Materials: Cycle Time: Science vs. Rules of Thumb—Part 2

Understanding cooling—how a given material develops modulus as it solidifies—requires access to data that provides some insight into the relationship between modulus and temperature. Dynamic mechanical analysis is a helpful tool.

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In June’s column, I discussed the often-cited connection between the deflection temperature under load (DTUL) for a given material and the appropriate temperature at which a part molded from that material can be ejected from the mold without exhibiting excessive distortion while cooling the rest of the way down to room temperature. Not everyone subscribes to this direct correlation. About a month ago I read an article that confidently told readers that a material must be cooled to a temperature equal to 80% of the DTUL in order to be successfully ejected from the mold. For the moment let’s set aside the question of where this “rule of thumb” came from and examine how the industry attempts to use these guidelines.

Usually the temperatures in the equations we use to calculate cooling time are given on the Celsius scale. If the DTUL of a material, such as a 40% glass-filled nylon 66, is given as 250 C, then a simple calculation gives us 80% of the DTUL as 200 C. But if we decide to use the Fahrenheit scale, then we convert 250 C to 482 F. When we perform the same calculation, we do not get quite the same result. Eighty percent of 482 F is 385.6 F, which converts to 196 C.

This may seem like a trivial difference, but the absurdity of using either of these scales becomes more evident when we lower the temperature to the point where the values become negative. We do not measure the DTUL of elastomers for the reasons mentioned in the previous article. But if we did, we would always obtain a value that is below room temperature and even below zero. In elastomers, we tend to refer to the temperature where the material starts to build modulus rapidly as the brittleness temperature, and it is actually associated with a very important transition that occurs in all polymers known as the glass transition.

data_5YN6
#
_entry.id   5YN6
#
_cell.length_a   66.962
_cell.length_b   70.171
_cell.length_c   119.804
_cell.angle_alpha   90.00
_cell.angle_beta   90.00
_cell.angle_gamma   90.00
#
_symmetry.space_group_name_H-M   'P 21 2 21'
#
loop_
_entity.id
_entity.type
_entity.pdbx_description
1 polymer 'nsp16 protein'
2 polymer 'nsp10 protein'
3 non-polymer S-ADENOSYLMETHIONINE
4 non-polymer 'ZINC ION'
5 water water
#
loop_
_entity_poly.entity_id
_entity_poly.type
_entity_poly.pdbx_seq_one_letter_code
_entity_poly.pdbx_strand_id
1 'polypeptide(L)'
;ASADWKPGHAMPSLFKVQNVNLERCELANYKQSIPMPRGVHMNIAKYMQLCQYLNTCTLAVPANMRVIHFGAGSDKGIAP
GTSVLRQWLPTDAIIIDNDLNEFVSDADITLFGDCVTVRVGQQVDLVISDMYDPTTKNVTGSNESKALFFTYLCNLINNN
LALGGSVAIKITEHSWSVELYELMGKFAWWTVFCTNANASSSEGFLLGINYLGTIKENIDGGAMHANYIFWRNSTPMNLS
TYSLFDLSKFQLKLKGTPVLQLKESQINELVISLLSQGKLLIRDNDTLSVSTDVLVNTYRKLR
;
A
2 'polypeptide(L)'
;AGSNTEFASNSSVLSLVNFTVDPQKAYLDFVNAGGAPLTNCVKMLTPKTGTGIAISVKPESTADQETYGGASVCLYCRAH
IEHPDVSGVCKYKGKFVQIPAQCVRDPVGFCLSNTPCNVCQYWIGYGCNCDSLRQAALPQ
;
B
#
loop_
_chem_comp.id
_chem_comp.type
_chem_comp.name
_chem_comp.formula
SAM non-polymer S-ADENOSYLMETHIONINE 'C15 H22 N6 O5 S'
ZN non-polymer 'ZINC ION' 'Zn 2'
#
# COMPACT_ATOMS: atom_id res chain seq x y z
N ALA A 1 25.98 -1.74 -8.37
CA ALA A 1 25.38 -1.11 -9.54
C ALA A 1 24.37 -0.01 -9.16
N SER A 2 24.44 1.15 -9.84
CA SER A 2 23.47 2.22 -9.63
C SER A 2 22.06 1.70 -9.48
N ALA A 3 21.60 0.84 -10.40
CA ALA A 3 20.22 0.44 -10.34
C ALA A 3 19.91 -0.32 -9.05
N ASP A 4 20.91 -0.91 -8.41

Consider an elastomer like Santoprene 203-50, a TPV that has the highest hardness of any grade in this product line. The brittle- ness temperature of the material is given on the data sheet as -18.4 F, which converts to -28 C. If you take 80% of the Fahrenheit temperature you obtain a value of -14.7 F; for the Celsius scale, the value it is -22.4 C. Either way, the result is a higher temperature. And, by the way, -22.4 C equals -8.3 F, over 6° different from the result we obtain when calculating from the Fahrenheit scale. In addition, anyone who has ever molded this material knows that it does not have to be cooled to this temperature to be ejected from the mold. This conundrum will apply to any elastomer.

Physicists and chemists learned a long time ago that temperature is related to molecular mobility. The higher the temperature, the greater the mobility of the atoms or molecules in the material. Given that understanding, all properly designed equations that involve temperature use a scale where zero is associated with a cessation of translational motion. It is called absolute zero and the scale most often used is the Kelvin scale, which is the Celsius scale shifted by approximately 273°. It is possible to perform the same adjustment to the Fahrenheit scale, in which case the adjustment is approximately 459° and the resulting scale is referred to as the Rankine scale. At least if we used these scales, then when we took 80% of a given temperature on both scales we would end up with the same result.

Consider restating the calculation on the Kelvin scale for the glass-filled nylon. The value of 250 C now becomes 523 K, and 80% of this new value gives us 418.4 K or 145.4 C instead of the 200 C we calculated using the Celsius scale. A similar shift would occur if we changed from Fahrenheit to Rankine. The value of 482 F would become 941 R, and 80% of this value gives 752.8 R or 293.8 F, which is equal to 145.4 C to within a tenth of a degree.